Kroenenbourg 1664: Pours with about a 1″ head, clear gold, a little bit of lacing as the level comes down. The head dissipates quickly. It has a lagerish nose with an earthy note. There’s a nice little hint of citrus on the palette, and moderate maltiness. I almost said “not much flavor” but that’s not really true, it’s a subtle malty flavor, pleasant for sipping. Then the aroma changes slowly and I caught something almost like distant fireworks. If there’s any sulfur, it works here. The gentle finish continues that moderate maltiness.
Kroenenbourg 1664 Blanc: This pours with a generous 1-2″ head and a hazy straw color. Drinking it leaves ample lacing on the glass. The nose is yeasty while the head lasts, then citrus-spicy. Very crisp and flavorful with a hint of candied orange peel on a malty lagerish base. Very refreshing with a long gentle malty finish. Some months ago, someone asked me what my “go-to”
Fresh Cut: a moderately hopped pilsner from Peak Organic Brewing Company. 4.6% ABV, 38 IBUs, so on the “sessionable” side. The nice 1″ head dissipates fairly quickly. I sense herbal hops on the nose, as pleasant as fresh-mown grass but definitely herbal rather than grassy. Nice malt quality with a bit of yeast. This is one of a number of lagers that could fool me into thinking “ale.” As I said, the hops are moderate, but they persist on the finish. This is rich for a pilsner.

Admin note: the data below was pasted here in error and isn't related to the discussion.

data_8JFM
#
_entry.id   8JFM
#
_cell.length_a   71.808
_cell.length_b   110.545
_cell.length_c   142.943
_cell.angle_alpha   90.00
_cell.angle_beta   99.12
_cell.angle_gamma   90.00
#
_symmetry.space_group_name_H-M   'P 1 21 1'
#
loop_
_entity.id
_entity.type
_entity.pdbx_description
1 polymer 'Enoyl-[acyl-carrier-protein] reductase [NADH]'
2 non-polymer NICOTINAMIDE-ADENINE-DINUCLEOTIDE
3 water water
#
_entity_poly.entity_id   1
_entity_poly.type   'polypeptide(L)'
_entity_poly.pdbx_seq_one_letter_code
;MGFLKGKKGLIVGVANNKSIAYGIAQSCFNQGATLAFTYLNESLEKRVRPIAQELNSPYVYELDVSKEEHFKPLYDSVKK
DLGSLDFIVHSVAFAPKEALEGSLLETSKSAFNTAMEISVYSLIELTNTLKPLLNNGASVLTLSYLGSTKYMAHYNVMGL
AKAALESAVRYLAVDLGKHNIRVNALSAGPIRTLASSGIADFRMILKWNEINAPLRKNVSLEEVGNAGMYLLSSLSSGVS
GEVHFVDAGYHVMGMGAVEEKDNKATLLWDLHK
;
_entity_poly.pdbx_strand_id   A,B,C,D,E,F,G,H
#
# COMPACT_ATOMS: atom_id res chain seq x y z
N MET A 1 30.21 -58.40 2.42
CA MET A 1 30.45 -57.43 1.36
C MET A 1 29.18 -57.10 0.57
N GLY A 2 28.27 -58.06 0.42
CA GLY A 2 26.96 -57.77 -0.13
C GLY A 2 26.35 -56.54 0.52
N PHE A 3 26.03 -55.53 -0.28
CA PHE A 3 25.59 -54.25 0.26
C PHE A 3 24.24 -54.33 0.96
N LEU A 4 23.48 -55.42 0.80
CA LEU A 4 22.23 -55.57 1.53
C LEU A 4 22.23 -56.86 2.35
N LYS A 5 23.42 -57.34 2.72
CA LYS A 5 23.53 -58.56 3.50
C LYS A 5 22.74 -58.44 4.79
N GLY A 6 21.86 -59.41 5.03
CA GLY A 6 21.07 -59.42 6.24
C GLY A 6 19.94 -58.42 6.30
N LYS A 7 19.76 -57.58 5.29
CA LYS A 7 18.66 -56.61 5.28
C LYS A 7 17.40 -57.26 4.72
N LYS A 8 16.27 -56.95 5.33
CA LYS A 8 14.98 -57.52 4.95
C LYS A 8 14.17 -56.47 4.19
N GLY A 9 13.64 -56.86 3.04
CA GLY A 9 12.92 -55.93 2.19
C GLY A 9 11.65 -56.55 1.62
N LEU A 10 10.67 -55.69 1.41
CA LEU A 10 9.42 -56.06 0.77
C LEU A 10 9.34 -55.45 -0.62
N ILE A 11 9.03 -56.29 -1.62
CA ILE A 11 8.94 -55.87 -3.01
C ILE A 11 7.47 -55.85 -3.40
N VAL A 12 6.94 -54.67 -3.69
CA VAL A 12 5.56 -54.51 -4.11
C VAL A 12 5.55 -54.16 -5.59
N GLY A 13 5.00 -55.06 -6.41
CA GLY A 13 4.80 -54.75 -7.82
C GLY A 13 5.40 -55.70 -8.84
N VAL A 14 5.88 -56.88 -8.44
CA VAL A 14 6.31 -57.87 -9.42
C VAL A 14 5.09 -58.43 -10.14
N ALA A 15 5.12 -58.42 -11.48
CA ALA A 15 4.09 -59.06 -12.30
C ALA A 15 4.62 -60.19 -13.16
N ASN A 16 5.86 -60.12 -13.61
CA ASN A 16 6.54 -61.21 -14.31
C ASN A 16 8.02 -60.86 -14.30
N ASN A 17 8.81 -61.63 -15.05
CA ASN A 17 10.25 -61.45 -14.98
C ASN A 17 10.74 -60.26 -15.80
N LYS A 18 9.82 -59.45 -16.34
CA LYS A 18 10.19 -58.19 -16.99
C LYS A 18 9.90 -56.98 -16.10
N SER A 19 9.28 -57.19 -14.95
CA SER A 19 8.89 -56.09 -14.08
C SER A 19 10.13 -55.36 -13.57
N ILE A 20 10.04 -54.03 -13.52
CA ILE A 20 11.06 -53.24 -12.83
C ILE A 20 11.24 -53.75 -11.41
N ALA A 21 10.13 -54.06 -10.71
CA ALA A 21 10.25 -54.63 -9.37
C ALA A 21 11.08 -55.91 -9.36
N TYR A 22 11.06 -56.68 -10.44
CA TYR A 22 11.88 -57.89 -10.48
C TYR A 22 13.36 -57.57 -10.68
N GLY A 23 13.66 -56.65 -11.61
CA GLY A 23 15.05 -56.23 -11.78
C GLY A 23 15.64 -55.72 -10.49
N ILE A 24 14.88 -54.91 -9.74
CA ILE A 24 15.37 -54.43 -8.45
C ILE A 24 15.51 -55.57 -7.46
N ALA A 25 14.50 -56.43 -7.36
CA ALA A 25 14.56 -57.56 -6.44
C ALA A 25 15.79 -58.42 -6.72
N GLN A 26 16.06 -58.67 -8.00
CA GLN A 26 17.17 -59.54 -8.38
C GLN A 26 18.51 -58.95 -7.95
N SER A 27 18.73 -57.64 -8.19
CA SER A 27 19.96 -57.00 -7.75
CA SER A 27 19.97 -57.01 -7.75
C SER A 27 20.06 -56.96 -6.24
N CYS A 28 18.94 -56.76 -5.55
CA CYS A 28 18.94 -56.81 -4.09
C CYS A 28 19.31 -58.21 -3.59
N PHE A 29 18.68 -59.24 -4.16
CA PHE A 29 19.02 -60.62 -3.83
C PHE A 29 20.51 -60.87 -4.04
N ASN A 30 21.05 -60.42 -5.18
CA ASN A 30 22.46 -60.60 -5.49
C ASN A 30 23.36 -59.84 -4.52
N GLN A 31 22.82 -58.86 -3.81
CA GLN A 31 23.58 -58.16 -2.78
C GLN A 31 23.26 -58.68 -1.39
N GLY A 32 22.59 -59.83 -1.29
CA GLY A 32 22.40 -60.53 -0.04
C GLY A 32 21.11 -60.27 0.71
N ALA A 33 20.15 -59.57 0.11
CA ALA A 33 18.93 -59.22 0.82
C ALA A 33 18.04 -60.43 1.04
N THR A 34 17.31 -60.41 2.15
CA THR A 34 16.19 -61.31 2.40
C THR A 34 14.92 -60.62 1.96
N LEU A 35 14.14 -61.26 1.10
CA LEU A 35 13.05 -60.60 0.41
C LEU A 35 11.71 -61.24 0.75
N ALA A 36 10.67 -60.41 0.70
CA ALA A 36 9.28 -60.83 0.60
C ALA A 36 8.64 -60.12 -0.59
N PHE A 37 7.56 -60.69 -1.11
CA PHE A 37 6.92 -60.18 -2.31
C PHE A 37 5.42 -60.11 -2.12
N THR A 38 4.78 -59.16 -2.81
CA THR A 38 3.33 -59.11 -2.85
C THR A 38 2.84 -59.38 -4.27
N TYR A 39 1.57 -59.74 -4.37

Mazel Hops! Imperial IPA from the Schmaltz Brewing Company, produced in honor of the 20th Anniversary of the Microbrewed Beer of the Month Club. (I guess that constitutes a plug.) This is intensely hopped, in fact I was surprised that it was “only” 81 IBUs. The hops seem concentrated in the nose, with pine and metal and herbs. On the palette there’s an almost a meaty sensation resolving into pine, more hoppy than some that claim over 100 IBUs, if values above that mean anything.
Something interesting: the label copy says “Drink this now no seriously…right now. Enjoy all these delicious hops, freshy fresh. Do not cellar.” So this is heavily hopped, and hops are a preservative. I’ve also read and heard that high alcohol acts as a preservative. At 8.9% ABV. this seems to have a lot going for it as a beer that would hold up for a long time . . . but does that mean that it’s as good as it is when it’s new? This seems like a topic to explore in the future. I’m afraid I can’t do a test, I drank it all. Oh, well.